Data wasn’t meant to sit dormant in the cloud. Nor was it meant to be saddled up with one storage provider and shooed off to the horizon.
As agencies’ IT environments are in a constant flux, data should be the foundation of consistency, because without accessible and available data, organizations can’t hope to attain the best of up-and-coming technologies — no matter how flashy and geared-up they are.
“If you build a high-performance car and put bicycle tires on it, you’re going to get bike-level performance no matter how hard you try,” said Nick Psaki, Principal Engineer for the Federal Division at Pure Storage, which provides data service platforms for on-premise and cloud environments.
GovLoop recently interviewed Psaki about the importance of data availability in hybrid cloud environments. He said that for modern IT to succeed, data needs to be at the core of agencies, both on premises and in the cloud.
The three points to follow will help agencies keep the wheels rolling on modernization and mission endeavors.
1. Platforms should be simple.
Sticking with the car analogy, in a NASCAR race, pit crews routinely have to change out tires and provide maintenance. But while the focus of the sport is driving, bad pit stops are equally as damaging as poor performance on the road.
When agencies are getting data service platforms in place, they need to be sure that they’re not stuck in neutral, trying to figure out platforms while they have work to do. The pit stop should be quick, so they can get back on the move. In tech terms, that means every maintenance or upgrade project must be non-disruptive to operations, and systems should require very little effort to install, operate and maintain.
Any system should be simple – built for users whether the data is on premises or in the cloud. Simple means more intuitive, quick and easy to use. Otherwise, the next time agencies reconsider their IT infrastructure, they’ll interrupt business by reconfiguring the system all over again.
2. Platforms should be seamless.
With all of the hype around cloud, on-premise infrastructure is often viewed as the government IT stepchild. It shouldn’t be.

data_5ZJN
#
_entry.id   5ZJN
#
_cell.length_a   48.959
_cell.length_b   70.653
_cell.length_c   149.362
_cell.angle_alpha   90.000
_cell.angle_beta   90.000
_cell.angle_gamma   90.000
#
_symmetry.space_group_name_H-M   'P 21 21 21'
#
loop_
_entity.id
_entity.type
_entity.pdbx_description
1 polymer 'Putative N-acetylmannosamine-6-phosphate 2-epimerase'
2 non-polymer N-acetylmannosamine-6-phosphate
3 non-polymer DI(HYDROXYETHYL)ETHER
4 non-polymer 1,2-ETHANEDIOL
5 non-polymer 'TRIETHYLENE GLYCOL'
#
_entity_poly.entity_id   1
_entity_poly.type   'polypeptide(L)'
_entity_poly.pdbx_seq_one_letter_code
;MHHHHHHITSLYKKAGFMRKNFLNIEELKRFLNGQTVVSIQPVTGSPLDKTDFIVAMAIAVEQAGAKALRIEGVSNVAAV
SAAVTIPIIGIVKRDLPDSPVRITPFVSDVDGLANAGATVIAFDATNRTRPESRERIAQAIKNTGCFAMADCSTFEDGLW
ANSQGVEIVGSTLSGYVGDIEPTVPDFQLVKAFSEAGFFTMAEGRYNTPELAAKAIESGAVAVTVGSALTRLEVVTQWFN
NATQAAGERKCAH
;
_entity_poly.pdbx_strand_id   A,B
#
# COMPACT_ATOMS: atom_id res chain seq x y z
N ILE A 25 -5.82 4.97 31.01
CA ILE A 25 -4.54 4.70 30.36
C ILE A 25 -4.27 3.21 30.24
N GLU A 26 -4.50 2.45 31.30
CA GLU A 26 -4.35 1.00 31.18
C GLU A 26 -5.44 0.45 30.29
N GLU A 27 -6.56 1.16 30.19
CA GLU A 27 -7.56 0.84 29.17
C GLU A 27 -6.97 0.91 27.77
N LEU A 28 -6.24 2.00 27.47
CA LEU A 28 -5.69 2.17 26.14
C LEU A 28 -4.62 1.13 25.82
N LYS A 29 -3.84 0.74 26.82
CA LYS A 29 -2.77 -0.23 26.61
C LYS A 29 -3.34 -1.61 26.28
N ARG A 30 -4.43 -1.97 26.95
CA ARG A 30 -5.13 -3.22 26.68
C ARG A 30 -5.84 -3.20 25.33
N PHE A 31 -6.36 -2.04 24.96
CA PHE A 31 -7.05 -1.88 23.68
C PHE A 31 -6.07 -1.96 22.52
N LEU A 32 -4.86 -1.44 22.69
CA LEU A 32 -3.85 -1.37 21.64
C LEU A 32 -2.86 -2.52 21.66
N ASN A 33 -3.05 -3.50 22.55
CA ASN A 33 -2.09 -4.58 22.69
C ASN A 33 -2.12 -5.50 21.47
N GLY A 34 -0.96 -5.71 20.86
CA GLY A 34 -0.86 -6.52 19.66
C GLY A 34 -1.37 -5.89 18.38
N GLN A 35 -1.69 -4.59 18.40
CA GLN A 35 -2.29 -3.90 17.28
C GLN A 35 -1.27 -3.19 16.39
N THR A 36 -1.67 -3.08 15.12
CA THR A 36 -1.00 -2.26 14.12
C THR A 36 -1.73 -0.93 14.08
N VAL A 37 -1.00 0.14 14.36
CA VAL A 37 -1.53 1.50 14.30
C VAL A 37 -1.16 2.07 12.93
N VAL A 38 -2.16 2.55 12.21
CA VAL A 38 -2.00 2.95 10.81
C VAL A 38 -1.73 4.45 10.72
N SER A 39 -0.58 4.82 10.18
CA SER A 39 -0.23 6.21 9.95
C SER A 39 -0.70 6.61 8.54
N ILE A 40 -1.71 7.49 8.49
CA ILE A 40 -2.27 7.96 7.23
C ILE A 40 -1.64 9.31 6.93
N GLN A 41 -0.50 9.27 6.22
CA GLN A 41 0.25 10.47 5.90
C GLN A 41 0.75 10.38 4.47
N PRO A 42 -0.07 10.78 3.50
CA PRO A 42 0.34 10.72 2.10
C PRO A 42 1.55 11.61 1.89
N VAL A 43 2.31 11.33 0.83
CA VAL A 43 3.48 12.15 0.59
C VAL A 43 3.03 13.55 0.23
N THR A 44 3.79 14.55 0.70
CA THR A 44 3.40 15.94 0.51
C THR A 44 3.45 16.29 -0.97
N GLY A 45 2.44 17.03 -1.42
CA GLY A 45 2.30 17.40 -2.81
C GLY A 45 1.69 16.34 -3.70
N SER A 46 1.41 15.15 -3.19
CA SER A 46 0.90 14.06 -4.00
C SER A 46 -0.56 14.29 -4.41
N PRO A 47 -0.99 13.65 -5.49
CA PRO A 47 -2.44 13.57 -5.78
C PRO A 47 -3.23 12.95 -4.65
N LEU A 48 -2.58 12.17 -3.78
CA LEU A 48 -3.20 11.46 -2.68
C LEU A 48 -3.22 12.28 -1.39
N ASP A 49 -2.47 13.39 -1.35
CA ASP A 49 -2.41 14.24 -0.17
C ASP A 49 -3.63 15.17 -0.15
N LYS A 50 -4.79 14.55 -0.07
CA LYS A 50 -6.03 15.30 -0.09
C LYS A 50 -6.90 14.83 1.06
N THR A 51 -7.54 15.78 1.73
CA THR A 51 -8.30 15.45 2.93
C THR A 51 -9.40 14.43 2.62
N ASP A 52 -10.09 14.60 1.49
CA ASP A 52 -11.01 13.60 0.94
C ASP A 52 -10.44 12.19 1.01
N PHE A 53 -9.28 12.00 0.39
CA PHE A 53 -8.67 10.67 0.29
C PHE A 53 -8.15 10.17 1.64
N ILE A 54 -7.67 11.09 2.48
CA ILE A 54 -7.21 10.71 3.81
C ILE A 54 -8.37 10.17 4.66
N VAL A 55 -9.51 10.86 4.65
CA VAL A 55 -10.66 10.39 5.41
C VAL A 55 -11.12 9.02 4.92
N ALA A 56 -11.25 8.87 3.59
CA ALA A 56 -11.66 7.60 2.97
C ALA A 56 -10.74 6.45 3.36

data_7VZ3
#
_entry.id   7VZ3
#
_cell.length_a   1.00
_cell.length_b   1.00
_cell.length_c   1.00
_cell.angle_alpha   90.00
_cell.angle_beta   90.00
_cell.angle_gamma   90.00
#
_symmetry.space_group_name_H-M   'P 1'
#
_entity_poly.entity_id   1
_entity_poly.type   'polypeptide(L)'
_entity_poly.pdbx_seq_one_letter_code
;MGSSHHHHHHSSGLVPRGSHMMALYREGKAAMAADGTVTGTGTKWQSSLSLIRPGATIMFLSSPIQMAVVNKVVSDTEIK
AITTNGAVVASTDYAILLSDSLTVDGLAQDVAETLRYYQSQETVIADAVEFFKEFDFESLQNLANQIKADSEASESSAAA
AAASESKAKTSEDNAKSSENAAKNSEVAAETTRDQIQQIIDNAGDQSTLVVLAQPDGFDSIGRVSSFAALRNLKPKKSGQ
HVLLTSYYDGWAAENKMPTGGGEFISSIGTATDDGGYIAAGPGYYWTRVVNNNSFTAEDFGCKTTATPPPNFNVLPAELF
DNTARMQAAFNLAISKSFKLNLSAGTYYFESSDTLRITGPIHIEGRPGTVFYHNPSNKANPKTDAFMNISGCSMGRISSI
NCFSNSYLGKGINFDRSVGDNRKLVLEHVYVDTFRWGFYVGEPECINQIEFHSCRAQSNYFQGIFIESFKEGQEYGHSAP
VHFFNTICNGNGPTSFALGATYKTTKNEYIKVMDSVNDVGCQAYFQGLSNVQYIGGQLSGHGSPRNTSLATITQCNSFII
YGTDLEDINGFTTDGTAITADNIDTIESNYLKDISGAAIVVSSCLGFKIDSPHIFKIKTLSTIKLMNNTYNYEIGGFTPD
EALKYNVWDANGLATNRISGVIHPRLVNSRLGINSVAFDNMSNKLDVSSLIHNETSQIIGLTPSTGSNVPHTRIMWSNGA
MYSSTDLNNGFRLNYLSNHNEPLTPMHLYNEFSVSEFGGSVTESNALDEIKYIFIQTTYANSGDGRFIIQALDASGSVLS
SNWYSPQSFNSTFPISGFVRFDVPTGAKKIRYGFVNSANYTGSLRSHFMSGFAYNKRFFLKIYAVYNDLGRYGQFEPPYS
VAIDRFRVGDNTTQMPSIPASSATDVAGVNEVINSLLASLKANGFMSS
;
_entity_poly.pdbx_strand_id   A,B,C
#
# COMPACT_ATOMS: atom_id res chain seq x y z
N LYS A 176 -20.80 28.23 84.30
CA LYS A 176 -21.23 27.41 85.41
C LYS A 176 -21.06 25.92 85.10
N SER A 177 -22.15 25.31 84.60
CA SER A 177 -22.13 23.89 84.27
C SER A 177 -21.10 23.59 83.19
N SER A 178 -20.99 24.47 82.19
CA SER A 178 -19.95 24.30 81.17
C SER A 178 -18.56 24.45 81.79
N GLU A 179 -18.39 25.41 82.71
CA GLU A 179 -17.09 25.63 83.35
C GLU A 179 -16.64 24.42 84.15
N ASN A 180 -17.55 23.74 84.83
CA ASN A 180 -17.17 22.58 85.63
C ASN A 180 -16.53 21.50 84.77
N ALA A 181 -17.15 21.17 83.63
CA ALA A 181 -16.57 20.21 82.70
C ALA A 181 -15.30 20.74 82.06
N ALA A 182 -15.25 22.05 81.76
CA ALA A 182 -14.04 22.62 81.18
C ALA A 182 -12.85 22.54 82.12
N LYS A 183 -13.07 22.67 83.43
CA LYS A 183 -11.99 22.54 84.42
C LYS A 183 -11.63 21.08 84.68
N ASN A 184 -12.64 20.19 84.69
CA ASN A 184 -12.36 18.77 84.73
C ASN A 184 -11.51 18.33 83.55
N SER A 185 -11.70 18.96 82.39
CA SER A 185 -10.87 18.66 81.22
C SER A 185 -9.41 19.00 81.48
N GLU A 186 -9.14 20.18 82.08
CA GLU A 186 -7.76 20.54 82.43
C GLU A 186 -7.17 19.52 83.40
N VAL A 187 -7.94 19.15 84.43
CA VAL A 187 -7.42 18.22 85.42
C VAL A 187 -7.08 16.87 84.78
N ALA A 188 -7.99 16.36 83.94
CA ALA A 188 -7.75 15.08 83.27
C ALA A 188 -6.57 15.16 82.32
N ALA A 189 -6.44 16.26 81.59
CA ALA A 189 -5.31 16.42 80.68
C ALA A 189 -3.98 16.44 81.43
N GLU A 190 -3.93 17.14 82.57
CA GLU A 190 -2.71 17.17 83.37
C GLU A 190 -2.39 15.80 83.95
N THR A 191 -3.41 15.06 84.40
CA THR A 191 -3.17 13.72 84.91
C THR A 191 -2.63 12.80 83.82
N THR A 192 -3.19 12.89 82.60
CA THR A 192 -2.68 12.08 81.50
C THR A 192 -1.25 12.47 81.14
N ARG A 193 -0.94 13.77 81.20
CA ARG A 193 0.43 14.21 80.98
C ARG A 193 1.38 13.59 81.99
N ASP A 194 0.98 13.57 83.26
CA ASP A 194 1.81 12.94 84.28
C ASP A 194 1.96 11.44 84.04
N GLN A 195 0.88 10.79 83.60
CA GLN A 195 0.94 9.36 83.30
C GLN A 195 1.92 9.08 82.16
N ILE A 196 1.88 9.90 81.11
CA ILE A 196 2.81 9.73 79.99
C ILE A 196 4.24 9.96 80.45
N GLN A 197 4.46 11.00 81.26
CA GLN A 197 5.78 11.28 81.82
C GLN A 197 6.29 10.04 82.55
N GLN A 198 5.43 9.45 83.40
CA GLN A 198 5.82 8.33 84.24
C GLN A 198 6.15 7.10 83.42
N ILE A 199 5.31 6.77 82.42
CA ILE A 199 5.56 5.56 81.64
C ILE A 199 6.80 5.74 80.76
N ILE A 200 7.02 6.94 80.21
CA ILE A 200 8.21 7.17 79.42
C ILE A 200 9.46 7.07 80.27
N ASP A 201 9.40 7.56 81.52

On-premise applications and storage remain the preference for many different situations.
Any data service or storage platform that’s built for the cloud should also work on premises, with the same functionality and integration. Very few organizations truly have everything in the cloud, so when organizations ignore on-premise systems, they also ignore important data and functionality.
Most organizations remain in a hybrid cloud state, and they will for the foreseeable future. Data service platforms should be flexible enough to gel in any environment, not corner agencies into an IT layout that doesn’t work for them.
“It also allows you to avoid a vendor lock-in trap, by having some say in how your data gets managed and migrated,” Psaki said.
3. Platforms should be sustainable.
Times change, and just because content grows older, it doesn’t mean that it becomes less valuable. Think about your favorite home videos or movies. The same movie can be stored on VHS tape or DVD, and the only difference is the technology has been updated.
Data storage and service are similar. Agencies need to seek out platforms that grow with the times and bring the data with them. Pure Storage, for example, delivers its data service platform through software, and it will automatically update the system hardware as a part of the maintenance subscription to match the newest model. The result is a system that is perpetually sustained and improved over time, at no additional cost.
When everyone is working from the latest and greatest version, using a vast base of data, agencies can explore historical trends and dive deeper into analysis.
“Data is long-lived. And making data available to use cases that we didn’t even envision five years ago or 10 years ago has become a significant challenge for organizations,” Psaki said.